Already, some employers are moving beyond traditional healthcare cost management strategies (e.g., cost-shifting, high performance networks, benefit redesign) toward experimenting with collective market power. Take, for instance, the recently announced partnership between the Purchaser Business Group on Health (a coalition of large U.S. employers) and Mark Cuban Cost Plus Drug Co., called EmsanaRx Plus, aimed at providing discounted drugs to self-insured employers.d Or consider a recent Axios report of employer industry giants partnering with advocacy groups in Washington to push back against hospital prices (including, for example, Arnold Ventures, Families USA and Alliance to Fight for Health Care).e
Meanwhile, individual employers such as JP Morgan Chase and Amazon have announced innovative care delivery models to take the care of their employees into their own hands.
After years of absorbing status quo cost-shifting, a tight labor market will encourage these employers and others to explore innovative strategies, many of which will require extensive legislative and/or regulatory lobbying.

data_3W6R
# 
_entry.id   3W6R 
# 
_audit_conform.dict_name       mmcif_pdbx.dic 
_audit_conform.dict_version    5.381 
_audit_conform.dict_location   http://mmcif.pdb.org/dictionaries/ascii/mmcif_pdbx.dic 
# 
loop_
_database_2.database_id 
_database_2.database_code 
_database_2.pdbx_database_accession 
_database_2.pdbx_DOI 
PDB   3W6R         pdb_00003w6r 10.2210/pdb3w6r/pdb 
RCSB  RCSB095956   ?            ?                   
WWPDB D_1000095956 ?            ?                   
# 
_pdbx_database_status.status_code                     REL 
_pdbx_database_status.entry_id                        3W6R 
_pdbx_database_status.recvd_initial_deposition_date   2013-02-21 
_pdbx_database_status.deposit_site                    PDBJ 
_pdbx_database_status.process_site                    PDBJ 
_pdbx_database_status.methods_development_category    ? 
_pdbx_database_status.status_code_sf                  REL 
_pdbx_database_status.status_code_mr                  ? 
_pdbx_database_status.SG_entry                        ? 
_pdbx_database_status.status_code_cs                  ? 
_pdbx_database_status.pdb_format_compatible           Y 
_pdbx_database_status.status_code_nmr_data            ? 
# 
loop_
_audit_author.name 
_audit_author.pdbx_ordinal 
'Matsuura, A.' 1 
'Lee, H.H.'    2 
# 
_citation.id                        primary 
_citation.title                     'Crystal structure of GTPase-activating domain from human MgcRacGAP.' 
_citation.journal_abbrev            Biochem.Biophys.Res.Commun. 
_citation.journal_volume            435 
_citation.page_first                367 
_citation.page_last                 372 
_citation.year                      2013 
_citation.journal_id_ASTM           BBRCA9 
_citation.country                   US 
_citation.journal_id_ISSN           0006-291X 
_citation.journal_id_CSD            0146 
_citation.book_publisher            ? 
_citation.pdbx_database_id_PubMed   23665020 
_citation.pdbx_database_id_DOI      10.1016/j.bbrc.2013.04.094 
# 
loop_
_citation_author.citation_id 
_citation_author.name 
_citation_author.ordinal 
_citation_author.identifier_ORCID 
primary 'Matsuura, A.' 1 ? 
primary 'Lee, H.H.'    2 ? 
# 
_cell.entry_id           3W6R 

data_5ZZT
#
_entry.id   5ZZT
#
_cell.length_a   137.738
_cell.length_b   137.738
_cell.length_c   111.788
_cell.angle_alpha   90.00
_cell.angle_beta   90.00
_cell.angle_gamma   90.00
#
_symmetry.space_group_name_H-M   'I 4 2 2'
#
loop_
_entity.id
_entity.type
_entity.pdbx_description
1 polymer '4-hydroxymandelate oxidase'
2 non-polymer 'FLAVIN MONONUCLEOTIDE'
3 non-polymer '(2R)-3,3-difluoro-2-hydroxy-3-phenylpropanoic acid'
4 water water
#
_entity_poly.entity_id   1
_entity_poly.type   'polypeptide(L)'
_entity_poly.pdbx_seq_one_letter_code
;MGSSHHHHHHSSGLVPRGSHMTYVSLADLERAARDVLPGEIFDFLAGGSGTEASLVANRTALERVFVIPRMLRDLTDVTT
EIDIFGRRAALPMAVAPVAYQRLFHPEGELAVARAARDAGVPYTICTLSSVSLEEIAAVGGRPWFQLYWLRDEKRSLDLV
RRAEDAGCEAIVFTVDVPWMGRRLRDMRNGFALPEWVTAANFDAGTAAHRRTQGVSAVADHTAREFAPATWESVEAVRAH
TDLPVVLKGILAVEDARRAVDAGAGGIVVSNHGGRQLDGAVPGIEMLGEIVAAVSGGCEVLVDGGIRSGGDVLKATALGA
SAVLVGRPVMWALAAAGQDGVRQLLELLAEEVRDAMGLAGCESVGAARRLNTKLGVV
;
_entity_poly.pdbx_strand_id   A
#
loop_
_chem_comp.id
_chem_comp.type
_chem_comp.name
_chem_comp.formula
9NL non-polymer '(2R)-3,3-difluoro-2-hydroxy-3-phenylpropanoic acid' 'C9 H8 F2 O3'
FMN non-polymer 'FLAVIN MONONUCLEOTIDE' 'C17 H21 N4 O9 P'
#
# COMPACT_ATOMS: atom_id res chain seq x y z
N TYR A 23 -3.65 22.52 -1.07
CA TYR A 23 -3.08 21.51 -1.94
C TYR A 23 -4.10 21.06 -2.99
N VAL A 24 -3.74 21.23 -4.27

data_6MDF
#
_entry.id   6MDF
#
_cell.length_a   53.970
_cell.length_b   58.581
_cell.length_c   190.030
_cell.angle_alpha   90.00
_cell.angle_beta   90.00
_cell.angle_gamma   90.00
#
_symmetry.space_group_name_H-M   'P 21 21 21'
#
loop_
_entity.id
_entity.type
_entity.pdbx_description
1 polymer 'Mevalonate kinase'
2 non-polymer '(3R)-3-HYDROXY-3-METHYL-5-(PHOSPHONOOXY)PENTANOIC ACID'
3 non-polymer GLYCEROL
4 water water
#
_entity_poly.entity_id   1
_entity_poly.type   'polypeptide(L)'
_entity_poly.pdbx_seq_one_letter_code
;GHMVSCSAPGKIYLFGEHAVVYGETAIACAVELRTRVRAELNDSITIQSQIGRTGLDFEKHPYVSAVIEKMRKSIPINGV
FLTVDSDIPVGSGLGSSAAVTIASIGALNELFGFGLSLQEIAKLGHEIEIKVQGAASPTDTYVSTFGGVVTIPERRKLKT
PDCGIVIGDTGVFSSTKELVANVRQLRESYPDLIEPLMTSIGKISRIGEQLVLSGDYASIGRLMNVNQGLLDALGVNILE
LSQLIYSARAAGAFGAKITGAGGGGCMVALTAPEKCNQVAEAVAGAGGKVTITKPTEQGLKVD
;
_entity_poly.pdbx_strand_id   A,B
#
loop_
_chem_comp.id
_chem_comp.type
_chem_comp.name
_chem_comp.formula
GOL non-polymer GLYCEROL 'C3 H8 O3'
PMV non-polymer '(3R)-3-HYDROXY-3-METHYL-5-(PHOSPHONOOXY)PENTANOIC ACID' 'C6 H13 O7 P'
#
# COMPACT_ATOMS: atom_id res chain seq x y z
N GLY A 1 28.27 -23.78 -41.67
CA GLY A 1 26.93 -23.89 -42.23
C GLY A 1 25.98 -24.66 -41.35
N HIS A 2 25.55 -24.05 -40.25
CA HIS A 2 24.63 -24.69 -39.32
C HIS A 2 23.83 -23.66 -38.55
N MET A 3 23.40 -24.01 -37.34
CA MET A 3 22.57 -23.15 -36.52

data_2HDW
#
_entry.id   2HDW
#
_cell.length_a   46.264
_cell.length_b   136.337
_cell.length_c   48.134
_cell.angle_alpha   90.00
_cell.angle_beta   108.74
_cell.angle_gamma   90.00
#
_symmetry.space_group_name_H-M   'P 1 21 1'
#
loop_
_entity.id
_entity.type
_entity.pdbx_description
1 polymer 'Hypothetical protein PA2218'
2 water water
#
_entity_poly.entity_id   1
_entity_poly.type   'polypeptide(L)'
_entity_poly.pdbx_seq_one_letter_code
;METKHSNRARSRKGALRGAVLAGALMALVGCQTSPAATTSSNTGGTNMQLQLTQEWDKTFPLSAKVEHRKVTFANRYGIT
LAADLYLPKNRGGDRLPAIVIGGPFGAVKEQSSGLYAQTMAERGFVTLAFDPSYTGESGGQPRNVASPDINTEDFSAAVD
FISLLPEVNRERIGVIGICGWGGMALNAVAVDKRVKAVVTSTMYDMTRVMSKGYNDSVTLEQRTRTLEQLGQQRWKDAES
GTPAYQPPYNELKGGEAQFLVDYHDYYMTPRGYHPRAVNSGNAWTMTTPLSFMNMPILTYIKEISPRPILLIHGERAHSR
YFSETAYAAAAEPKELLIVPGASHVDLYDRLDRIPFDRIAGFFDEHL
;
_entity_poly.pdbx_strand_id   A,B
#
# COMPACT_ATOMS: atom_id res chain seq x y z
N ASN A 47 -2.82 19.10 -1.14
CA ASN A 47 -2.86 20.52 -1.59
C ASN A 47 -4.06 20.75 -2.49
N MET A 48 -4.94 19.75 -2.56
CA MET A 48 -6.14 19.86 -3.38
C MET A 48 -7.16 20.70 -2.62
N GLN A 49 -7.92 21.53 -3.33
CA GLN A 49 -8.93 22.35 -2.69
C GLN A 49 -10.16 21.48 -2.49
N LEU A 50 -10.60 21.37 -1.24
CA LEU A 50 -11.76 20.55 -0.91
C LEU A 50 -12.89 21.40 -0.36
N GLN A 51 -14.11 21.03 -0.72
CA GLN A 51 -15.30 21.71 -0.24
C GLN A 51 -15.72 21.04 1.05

3 The political marketplace is evolving on healthcare reform. According to an analysis by McKinsey & Company, national healthcare spending is on track to grow faster than national economic growth (real GDP) in 2023 by up to 5.9 percentage points.f This projection compares with a 3.0 percentage-point differential between healthcare spending and economic growth in the decade prior to the 2010 enactment of the Affordable Care Act (ACA) and a 0.3-point differential in the period between ACA enactment and the onset of COVID-19 in 2020. In the modern era (1970-present), whenever this differential has exceeded 5.5 percentage points (as has occurred five times), policymakers in Washington have swiftly intervened with significant legislative and/or regulatory action.